Loch Ness Monster Discovery

Genetics Bear Down on DNA of Loch Ness Monster

Source:   Loch Ness

The Monster May Be a
Giant Eel
The famed Loch Ness Monster has been the stuff of fiction and news reports from observers for 16 centuries.  The mystery of Nessie dates back to 565 AD when St. Columbia reportedly had an encounter with a monster on the River Ness.  It turns out that the monster may be fact and not fiction.  Scientists from New Zealand have done extensive analysis of DNA in Loch Ness's waters.  Their conclusion is the Loch Ness Monster may be a giant eel.

New Science
My favorite detective Sherlock Holmes would love this. An animated version of  the Loch Ness Monster was featured in an episode of the Private Adventures of Sherlock Holmes.  Now 21st  century science is nailing it. It looks like the Loch Ness Monster exists but it may be a huge eel that is keeping the legacy going. The New Zealand scientists believe that the lake's eels hail from the Bahamas and migrate to the Loch Ness waters of Scotland.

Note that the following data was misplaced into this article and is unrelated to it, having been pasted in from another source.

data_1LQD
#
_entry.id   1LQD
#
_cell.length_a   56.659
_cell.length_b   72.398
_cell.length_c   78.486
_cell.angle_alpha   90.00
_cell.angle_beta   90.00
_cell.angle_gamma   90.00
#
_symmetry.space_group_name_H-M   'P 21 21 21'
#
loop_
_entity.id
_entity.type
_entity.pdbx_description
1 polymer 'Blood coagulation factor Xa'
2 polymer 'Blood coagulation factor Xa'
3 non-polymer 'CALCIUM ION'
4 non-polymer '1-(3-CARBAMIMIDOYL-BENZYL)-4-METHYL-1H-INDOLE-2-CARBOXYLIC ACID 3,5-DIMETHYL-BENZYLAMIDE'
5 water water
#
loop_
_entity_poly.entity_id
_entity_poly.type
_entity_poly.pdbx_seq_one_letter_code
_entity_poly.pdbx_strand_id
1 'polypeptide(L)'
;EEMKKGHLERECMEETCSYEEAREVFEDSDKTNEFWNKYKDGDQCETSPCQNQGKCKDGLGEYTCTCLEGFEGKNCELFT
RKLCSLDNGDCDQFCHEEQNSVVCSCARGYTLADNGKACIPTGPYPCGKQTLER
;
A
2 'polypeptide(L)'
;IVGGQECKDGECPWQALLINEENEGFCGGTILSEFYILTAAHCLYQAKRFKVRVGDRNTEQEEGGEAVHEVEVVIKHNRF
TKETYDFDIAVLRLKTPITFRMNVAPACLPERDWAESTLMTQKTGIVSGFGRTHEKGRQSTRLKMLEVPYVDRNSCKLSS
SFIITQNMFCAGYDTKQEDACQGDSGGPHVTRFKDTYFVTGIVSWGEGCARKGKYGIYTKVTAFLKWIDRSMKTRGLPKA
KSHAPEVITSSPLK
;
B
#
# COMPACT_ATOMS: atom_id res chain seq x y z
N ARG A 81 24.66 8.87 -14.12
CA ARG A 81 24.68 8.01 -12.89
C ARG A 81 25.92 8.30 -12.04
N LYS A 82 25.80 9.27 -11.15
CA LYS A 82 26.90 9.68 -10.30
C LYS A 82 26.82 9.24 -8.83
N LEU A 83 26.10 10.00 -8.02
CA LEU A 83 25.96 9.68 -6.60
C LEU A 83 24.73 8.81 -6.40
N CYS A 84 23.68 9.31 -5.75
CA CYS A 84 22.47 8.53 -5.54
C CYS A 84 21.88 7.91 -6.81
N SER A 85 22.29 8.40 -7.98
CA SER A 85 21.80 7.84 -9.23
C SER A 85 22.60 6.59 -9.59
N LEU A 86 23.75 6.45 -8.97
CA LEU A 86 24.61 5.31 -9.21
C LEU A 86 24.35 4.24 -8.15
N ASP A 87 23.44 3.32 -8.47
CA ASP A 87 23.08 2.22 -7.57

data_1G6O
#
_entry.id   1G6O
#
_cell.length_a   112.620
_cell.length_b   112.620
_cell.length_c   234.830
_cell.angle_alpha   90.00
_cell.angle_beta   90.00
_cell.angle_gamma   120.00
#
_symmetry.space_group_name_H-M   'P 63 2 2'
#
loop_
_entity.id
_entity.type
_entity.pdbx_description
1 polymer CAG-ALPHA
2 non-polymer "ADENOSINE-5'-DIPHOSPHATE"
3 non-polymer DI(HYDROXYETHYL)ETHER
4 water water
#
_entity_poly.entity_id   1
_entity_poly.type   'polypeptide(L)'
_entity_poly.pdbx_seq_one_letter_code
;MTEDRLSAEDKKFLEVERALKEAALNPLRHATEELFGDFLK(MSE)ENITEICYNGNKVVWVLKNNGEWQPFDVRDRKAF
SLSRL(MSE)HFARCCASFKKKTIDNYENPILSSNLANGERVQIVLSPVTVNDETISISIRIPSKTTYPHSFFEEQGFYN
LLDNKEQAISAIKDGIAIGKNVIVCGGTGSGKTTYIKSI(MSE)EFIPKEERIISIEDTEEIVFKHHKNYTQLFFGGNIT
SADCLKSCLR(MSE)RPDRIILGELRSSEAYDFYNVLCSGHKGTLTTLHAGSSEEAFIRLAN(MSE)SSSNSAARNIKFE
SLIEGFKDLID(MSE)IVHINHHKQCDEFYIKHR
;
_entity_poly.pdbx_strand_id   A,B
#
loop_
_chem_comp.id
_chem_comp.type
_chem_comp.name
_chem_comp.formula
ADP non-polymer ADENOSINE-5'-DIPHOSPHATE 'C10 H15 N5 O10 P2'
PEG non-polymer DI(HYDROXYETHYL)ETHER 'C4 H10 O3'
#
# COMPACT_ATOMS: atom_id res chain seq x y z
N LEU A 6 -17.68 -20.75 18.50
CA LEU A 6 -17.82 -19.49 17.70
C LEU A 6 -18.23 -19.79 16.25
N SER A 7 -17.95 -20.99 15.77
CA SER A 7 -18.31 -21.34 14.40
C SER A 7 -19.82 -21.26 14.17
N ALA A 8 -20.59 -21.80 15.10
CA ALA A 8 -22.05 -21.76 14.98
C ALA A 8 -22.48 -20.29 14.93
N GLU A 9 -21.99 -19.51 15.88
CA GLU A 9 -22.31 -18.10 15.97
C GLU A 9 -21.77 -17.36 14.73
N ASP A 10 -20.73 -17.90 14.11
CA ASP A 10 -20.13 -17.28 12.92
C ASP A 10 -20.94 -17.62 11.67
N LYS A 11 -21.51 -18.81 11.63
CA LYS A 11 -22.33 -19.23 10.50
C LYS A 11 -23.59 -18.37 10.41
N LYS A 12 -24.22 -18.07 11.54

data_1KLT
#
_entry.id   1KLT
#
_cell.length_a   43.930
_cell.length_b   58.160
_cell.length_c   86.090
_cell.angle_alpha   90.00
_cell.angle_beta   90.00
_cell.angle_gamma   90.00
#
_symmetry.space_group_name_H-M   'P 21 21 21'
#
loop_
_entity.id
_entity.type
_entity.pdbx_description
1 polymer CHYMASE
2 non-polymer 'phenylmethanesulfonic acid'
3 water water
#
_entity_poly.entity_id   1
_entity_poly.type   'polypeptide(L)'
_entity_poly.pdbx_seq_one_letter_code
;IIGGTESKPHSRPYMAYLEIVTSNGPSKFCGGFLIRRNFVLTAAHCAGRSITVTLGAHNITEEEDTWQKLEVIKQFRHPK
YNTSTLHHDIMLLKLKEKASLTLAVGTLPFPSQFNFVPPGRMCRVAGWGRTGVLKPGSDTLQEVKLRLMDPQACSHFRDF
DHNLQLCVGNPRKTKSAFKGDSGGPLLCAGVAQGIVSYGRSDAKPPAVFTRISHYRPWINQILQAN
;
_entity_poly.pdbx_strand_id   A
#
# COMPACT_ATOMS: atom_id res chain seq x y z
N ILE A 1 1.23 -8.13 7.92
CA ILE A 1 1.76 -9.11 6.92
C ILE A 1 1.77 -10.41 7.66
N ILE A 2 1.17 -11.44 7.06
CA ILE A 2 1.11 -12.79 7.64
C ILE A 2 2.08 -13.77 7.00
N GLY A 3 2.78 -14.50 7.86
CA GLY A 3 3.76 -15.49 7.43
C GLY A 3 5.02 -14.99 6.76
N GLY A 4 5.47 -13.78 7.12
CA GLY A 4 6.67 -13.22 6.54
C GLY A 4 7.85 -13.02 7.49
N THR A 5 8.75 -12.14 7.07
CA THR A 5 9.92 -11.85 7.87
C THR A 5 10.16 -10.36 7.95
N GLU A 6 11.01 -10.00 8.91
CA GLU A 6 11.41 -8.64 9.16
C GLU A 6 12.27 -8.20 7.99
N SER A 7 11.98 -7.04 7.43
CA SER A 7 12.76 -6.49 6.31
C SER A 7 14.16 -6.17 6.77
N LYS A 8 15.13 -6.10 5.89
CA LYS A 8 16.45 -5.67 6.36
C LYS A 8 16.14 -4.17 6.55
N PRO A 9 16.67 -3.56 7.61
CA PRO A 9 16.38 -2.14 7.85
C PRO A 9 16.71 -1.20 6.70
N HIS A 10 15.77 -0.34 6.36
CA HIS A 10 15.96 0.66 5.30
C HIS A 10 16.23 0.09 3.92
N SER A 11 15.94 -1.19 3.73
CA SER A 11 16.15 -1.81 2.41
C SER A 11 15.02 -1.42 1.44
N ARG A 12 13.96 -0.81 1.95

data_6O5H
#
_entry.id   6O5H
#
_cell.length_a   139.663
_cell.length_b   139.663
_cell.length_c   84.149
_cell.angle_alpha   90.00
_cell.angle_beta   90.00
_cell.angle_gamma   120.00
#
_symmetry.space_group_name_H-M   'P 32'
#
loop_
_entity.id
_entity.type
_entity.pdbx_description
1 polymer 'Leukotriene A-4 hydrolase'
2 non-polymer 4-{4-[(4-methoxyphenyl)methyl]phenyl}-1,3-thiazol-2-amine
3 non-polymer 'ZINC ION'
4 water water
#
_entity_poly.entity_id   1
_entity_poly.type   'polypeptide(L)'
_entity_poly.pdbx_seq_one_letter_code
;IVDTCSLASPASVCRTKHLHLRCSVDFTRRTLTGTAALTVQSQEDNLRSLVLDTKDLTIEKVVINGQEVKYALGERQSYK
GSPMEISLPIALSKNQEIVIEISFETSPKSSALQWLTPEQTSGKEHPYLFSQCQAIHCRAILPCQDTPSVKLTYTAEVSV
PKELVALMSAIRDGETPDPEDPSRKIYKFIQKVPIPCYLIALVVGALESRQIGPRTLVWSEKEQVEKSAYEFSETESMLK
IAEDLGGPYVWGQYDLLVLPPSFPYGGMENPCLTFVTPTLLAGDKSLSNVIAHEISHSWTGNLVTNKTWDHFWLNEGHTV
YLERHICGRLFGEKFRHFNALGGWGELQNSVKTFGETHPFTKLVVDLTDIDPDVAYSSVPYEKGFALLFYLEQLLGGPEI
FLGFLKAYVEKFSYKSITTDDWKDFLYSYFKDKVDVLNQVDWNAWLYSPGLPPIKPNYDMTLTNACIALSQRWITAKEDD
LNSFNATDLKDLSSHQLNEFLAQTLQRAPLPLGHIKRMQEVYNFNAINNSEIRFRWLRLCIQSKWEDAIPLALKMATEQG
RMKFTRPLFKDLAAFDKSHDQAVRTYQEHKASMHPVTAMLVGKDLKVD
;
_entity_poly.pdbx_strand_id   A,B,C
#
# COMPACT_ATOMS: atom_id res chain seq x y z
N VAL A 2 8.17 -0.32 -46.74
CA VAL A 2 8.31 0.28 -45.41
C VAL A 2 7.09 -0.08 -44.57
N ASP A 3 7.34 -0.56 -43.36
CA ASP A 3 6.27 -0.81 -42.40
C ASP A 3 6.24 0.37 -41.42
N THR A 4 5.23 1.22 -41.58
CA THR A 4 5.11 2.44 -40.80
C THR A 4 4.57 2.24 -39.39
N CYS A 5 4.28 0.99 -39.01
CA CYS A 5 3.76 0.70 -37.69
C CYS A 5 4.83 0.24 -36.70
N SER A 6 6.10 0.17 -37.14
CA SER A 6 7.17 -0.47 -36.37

The scientific team's focus is the lake's biodiversity.  They began their study in 2018 with more than 250 water samples from throughout the lake.  They just reported that they discovered more than 3000 distinct species in the lake and very large amounts of eel DNA. They believe it is plausible that Nessie the fabled monster is most likely a giant eel of five to six feet in length.  The New Zealand scientists used DNA to catalogue all living species in the Loch.  They found no prehistoric monstors, no reptiles and no sharks but they did find significant DNA evidence eels.


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